The “Sams Purple Lounge” among other things addresses interesting business and social issues. What encouraged you to address these?
I want us to fix ourselves and in turn fix our immediate community in our own little way. This is what Sams Purple Lounge is out to do.
To be honest, I have gotten tired of having us constantly complaining as a people. We have many problems in our society so why not show solutions.
This is why I try to bring guests who are addressing various social concerns. Our conversations are geared toward fixing social issues, and also at times educating and challenging the mindset that often needs challenging and encouragement to look at life beyond ‘ME, MYSELF AND I’!
I am overwhelmed by the response. So far people love it, and I couldn’t be happier because that encourages me to keep going and keep growing as a radio presenter.
Can you tell us more about your social enterprises?
I have aligned myself with two specific social causes:
LOVE IS ART: The whole point is to use theatre and performing arts during the 16 days of Activism Against Women and Child Abuse. Here we tell stories aimed at creating dialogue and in the process, we raise funds for safe houses for battered women and children.
This seems to be a big trouble area for Batswana as most times, we do not talk about the abuse that goes on in our homes. We see that women are daily encouraged to stay with spouses who abuse them and/or their children.
We have also gone as far having a sanitary pad drive for incarcerated women.
SKY GIRLS BW: I have been working with them since 2014, and the relationship stems from their focus on the young Motswana girl.
Teaching the young girl how to be assertive, how to be grounded and how to be okay with being themselves and not succumbing to peer pressure that comes in different forms. I think this especially is close to my heart because our peers can often derail us from following a dream.
This is because they do not understand what it is that we want to achieve in life, and I know this as someone who decided to follow the arts as a chosen career path instead of the conventional 8-5 office job.
Name three factors you used in building and sustaining your personal/business brand.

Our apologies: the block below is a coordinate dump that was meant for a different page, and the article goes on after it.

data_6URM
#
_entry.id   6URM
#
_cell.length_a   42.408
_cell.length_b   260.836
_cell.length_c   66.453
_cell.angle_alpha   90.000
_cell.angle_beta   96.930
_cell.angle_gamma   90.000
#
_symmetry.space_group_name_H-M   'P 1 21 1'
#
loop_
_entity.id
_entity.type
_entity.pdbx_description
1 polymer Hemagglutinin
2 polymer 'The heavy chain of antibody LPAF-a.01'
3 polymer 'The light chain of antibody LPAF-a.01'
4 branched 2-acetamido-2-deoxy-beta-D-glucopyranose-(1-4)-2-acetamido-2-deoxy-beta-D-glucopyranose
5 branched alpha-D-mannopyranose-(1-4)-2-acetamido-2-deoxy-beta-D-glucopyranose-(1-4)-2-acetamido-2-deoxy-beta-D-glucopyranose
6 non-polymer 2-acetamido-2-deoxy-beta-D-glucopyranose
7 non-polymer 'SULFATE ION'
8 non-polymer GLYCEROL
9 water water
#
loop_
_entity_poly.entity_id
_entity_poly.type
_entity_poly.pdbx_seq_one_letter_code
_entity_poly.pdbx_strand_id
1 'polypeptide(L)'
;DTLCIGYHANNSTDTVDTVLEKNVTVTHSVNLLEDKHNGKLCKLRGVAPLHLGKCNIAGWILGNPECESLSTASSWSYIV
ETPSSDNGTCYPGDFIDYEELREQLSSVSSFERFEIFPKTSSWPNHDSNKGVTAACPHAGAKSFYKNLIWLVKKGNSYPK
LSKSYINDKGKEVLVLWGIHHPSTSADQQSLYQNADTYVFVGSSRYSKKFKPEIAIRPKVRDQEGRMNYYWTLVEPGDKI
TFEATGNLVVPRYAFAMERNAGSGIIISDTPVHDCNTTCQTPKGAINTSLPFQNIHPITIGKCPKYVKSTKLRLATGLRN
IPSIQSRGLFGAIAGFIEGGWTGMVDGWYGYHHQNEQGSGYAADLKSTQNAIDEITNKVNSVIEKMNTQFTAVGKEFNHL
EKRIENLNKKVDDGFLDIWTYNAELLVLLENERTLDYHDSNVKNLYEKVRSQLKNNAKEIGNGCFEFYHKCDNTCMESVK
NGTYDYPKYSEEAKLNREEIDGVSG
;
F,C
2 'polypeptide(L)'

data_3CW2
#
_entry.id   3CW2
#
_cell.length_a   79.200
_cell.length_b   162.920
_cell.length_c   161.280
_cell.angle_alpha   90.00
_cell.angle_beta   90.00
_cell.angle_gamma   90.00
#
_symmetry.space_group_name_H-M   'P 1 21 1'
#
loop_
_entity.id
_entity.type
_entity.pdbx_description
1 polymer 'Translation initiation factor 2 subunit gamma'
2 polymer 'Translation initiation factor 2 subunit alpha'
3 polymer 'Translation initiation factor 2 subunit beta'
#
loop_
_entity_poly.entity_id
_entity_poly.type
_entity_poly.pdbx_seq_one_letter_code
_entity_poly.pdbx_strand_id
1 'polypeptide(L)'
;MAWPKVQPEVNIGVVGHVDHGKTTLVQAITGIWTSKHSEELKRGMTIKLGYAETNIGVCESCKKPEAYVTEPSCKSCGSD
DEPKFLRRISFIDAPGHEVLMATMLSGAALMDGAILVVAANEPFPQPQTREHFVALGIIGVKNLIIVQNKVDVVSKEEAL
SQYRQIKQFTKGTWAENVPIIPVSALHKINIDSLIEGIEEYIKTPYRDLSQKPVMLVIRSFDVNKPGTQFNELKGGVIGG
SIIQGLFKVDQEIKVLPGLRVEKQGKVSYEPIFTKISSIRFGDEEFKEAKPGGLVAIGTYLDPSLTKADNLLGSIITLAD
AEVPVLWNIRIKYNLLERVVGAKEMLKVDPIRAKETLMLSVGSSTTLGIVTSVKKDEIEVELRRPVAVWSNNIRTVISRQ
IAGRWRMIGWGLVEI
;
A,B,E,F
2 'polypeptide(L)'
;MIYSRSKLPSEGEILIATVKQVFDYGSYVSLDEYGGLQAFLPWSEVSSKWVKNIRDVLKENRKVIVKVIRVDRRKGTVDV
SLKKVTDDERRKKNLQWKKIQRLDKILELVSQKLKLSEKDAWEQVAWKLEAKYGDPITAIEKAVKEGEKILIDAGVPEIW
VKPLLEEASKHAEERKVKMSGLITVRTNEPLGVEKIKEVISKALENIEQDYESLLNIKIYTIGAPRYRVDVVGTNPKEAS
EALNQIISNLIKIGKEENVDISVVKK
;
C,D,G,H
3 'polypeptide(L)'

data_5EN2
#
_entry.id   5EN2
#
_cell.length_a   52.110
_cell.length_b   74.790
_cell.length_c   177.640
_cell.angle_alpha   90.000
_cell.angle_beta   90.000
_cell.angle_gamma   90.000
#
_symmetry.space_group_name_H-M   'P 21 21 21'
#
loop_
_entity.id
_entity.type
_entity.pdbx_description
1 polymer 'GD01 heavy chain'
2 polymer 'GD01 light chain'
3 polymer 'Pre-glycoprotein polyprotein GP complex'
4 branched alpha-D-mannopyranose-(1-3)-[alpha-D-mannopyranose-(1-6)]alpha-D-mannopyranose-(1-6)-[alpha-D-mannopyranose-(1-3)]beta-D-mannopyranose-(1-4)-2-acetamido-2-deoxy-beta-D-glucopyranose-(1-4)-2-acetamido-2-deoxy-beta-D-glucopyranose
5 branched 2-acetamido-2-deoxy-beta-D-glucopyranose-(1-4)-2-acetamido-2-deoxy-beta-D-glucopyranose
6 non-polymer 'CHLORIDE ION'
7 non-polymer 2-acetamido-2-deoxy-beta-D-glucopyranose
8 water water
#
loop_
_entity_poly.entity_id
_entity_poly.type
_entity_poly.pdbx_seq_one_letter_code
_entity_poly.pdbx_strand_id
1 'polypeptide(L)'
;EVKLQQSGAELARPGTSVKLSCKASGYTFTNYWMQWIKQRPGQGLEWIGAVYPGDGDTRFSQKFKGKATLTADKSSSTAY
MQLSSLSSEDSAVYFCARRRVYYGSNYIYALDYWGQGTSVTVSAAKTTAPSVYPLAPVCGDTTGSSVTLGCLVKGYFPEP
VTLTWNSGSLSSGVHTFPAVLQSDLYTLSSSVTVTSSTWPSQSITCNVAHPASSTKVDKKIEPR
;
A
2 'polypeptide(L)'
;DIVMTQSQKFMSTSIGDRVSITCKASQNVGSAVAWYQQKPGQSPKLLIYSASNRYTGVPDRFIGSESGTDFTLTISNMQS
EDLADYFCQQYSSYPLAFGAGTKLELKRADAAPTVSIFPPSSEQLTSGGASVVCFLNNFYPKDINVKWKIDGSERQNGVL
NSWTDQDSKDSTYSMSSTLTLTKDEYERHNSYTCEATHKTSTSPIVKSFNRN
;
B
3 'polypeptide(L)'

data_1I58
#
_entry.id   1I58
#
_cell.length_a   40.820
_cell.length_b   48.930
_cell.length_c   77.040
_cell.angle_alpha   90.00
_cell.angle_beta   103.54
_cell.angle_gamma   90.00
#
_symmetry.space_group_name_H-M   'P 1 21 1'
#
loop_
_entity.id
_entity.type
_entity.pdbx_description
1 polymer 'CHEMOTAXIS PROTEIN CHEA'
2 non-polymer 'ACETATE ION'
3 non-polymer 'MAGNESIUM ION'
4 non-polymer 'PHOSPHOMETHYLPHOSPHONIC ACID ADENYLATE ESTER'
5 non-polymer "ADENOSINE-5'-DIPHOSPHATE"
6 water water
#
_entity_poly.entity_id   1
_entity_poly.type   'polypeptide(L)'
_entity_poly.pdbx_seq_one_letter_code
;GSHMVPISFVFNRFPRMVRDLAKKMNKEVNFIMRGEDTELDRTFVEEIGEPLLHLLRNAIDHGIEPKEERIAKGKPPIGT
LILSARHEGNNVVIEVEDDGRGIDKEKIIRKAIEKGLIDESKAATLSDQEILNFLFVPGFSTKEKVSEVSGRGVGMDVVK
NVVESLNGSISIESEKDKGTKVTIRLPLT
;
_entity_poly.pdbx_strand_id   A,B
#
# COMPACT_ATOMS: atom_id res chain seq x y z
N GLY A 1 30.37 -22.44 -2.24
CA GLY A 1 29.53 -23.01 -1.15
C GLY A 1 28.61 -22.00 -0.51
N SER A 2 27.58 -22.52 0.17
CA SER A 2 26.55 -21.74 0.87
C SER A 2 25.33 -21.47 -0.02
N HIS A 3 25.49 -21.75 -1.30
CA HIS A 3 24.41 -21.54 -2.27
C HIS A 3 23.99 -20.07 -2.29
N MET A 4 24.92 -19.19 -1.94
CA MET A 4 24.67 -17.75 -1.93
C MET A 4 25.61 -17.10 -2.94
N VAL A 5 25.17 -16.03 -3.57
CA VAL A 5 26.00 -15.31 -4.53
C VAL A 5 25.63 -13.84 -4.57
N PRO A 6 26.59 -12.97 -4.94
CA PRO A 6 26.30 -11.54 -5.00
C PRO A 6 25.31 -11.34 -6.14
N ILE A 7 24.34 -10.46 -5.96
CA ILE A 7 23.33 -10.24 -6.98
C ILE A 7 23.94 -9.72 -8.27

Looking back at my own personal brand, I would say what has helped me achieve a sustainable brand over the past few years include the following things
A lot of the time, people assume that you have to be a certain way in order to amass a following of a specific magnitude. I have never tried to be anything that is not Samantha Mogwe. You will see this is not only what I post on social media, but how I write my music as well as the content I bring on my radio show.
I try to be transparent and real when it comes to what I portray. I also ensure that I am credible and trustworthy. In being authentic, I make it known that I am finding my way, learning and growing just like everyone else. I am never afraid to admit when I don’t know something.
Another thing that people will realize is authenticity cannot be faked as people watch and observe to see if you maintain consistency in the things that you value and how I communicate issues that are close to your heart.
From the beginning, I have always told myself that I wanted to live a life that made a difference in the lives of people. This might include simply educating, bringing awareness, teaching, challenging.
My purpose is clear in the lyrical content of my music, in my radio show, in the conversations I have, in the projects that I affiliate my brand with, in the things I post about on social media.
How prominent is your brand? I have always made sure that I continued and still continue to build my brand internally and externally. This means that I attend networking sessions and find ways to grow myself.
I collaborate with other brands that share the same values as me. Even when I was expecting my son and took a break from music, I maintained visibility. This kept me visible yet allowed me to share something that I was passionate about.